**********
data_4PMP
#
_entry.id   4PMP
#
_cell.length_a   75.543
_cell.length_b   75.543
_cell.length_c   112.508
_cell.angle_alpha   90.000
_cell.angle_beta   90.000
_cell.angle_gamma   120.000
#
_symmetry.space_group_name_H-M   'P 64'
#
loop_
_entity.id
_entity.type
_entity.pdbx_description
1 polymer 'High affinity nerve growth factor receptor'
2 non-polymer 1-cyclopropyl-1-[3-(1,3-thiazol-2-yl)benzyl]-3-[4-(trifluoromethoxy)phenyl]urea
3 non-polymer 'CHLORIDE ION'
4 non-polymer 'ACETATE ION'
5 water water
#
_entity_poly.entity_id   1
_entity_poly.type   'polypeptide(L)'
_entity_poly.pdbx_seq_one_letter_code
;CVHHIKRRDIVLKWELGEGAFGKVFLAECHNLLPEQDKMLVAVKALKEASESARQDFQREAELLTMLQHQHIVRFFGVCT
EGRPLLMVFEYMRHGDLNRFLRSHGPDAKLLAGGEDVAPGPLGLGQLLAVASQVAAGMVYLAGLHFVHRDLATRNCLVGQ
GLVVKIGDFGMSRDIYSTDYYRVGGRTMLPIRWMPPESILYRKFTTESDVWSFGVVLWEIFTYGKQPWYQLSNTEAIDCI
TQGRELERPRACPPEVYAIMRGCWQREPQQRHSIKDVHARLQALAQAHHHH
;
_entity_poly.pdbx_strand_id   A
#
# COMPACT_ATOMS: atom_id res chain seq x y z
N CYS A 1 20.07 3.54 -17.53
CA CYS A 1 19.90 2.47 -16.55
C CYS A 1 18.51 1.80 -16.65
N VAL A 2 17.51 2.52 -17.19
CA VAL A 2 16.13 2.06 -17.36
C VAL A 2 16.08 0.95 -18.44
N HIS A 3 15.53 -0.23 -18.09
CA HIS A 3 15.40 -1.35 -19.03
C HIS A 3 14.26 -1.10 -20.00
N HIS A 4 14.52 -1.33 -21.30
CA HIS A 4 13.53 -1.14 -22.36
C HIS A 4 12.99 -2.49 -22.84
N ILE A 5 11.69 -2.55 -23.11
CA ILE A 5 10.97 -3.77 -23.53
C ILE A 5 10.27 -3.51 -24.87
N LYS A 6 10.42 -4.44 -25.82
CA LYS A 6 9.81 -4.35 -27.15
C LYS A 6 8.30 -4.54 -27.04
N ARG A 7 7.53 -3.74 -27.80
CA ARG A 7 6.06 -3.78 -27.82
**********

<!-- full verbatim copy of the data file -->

data_4PMP
#
_entry.id   4PMP
#
_cell.length_a   75.543
_cell.length_b   75.543
_cell.length_c   112.508
_cell.angle_alpha   90.000
_cell.angle_beta   90.000
_cell.angle_gamma   120.000
#
_symmetry.space_group_name_H-M   'P 64'
#
loop_
_entity.id
_entity.type
_entity.pdbx_description
1 polymer 'High affinity nerve growth factor receptor'
2 non-polymer 1-cyclopropyl-1-[3-(1,3-thiazol-2-yl)benzyl]-3-[4-(trifluoromethoxy)phenyl]urea
3 non-polymer 'CHLORIDE ION'
4 non-polymer 'ACETATE ION'
5 water water
#
_entity_poly.entity_id   1
_entity_poly.type   'polypeptide(L)'
_entity_poly.pdbx_seq_one_letter_code
;CVHHIKRRDIVLKWELGEGAFGKVFLAECHNLLPEQDKMLVAVKALKEASESARQDFQREAELLTMLQHQHIVRFFGVCT
EGRPLLMVFEYMRHGDLNRFLRSHGPDAKLLAGGEDVAPGPLGLGQLLAVASQVAAGMVYLAGLHFVHRDLATRNCLVGQ
GLVVKIGDFGMSRDIYSTDYYRVGGRTMLPIRWMPPESILYRKFTTESDVWSFGVVLWEIFTYGKQPWYQLSNTEAIDCI
TQGRELERPRACPPEVYAIMRGCWQREPQQRHSIKDVHARLQALAQAHHHH
;
_entity_poly.pdbx_strand_id   A
#
# COMPACT_ATOMS: atom_id res chain seq x y z
N CYS A 1 20.07 3.54 -17.53
CA CYS A 1 19.90 2.47 -16.55
C CYS A 1 18.51 1.80 -16.65
N VAL A 2 17.51 2.52 -17.19
CA VAL A 2 16.13 2.06 -17.36
C VAL A 2 16.08 0.95 -18.44
N HIS A 3 15.53 -0.23 -18.09
CA HIS A 3 15.40 -1.35 -19.03
C HIS A 3 14.26 -1.10 -20.00
N HIS A 4 14.52 -1.33 -21.30
CA HIS A 4 13.53 -1.14 -22.36
C HIS A 4 12.99 -2.49 -22.84
N ILE A 5 11.69 -2.55 -23.11
CA ILE A 5 10.97 -3.77 -23.53
C ILE A 5 10.27 -3.51 -24.87
N LYS A 6 10.42 -4.44 -25.82
CA LYS A 6 9.81 -4.35 -27.15
C LYS A 6 8.30 -4.54 -27.04
N ARG A 7 7.53 -3.74 -27.80
CA ARG A 7 6.06 -3.78 -27.82